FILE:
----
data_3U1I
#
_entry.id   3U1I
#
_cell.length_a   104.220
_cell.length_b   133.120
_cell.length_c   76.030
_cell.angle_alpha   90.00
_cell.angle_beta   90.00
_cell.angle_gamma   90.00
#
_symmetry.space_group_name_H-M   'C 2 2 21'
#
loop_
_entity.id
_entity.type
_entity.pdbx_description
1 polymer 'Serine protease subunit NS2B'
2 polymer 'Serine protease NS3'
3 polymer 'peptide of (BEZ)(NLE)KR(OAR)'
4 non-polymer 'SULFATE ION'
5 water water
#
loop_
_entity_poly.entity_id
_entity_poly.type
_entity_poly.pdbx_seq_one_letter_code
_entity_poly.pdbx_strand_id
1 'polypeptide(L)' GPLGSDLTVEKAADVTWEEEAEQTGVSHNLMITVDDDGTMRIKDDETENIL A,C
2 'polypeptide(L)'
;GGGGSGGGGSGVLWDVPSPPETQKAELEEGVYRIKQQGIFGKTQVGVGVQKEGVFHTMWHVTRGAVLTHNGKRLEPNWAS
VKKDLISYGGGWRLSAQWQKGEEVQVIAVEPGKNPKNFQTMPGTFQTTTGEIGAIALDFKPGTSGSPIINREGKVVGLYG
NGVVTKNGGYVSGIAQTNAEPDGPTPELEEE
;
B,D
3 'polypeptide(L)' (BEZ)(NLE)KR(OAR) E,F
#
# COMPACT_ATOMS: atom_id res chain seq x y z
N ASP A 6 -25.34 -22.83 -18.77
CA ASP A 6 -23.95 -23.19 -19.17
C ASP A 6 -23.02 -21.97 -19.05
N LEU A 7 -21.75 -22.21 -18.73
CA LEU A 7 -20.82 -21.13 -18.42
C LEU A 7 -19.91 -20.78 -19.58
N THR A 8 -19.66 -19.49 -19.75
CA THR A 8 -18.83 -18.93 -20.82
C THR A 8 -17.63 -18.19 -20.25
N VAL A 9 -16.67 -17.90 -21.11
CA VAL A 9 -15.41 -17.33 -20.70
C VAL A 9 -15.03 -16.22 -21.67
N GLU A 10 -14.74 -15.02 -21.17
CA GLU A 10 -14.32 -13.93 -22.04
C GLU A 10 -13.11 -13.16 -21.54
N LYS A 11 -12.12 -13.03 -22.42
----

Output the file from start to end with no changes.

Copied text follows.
data_3U1I
#
_entry.id   3U1I
#
_cell.length_a   104.220
_cell.length_b   133.120
_cell.length_c   76.030
_cell.angle_alpha   90.00
_cell.angle_beta   90.00
_cell.angle_gamma   90.00
#
_symmetry.space_group_name_H-M   'C 2 2 21'
#
loop_
_entity.id
_entity.type
_entity.pdbx_description
1 polymer 'Serine protease subunit NS2B'
2 polymer 'Serine protease NS3'
3 polymer 'peptide of (BEZ)(NLE)KR(OAR)'
4 non-polymer 'SULFATE ION'
5 water water
#
loop_
_entity_poly.entity_id
_entity_poly.type
_entity_poly.pdbx_seq_one_letter_code
_entity_poly.pdbx_strand_id
1 'polypeptide(L)' GPLGSDLTVEKAADVTWEEEAEQTGVSHNLMITVDDDGTMRIKDDETENIL A,C
2 'polypeptide(L)'
;GGGGSGGGGSGVLWDVPSPPETQKAELEEGVYRIKQQGIFGKTQVGVGVQKEGVFHTMWHVTRGAVLTHNGKRLEPNWAS
VKKDLISYGGGWRLSAQWQKGEEVQVIAVEPGKNPKNFQTMPGTFQTTTGEIGAIALDFKPGTSGSPIINREGKVVGLYG
NGVVTKNGGYVSGIAQTNAEPDGPTPELEEE
;
B,D
3 'polypeptide(L)' (BEZ)(NLE)KR(OAR) E,F
#
# COMPACT_ATOMS: atom_id res chain seq x y z
N ASP A 6 -25.34 -22.83 -18.77
CA ASP A 6 -23.95 -23.19 -19.17
C ASP A 6 -23.02 -21.97 -19.05
N LEU A 7 -21.75 -22.21 -18.73
CA LEU A 7 -20.82 -21.13 -18.42
C LEU A 7 -19.91 -20.78 -19.58
N THR A 8 -19.66 -19.49 -19.75
CA THR A 8 -18.83 -18.93 -20.82
C THR A 8 -17.63 -18.19 -20.25
N VAL A 9 -16.67 -17.90 -21.11
CA VAL A 9 -15.41 -17.33 -20.70
C VAL A 9 -15.03 -16.22 -21.67
N GLU A 10 -14.74 -15.02 -21.17
CA GLU A 10 -14.32 -13.93 -22.04
C GLU A 10 -13.11 -13.16 -21.54
N LYS A 11 -12.12 -13.03 -22.42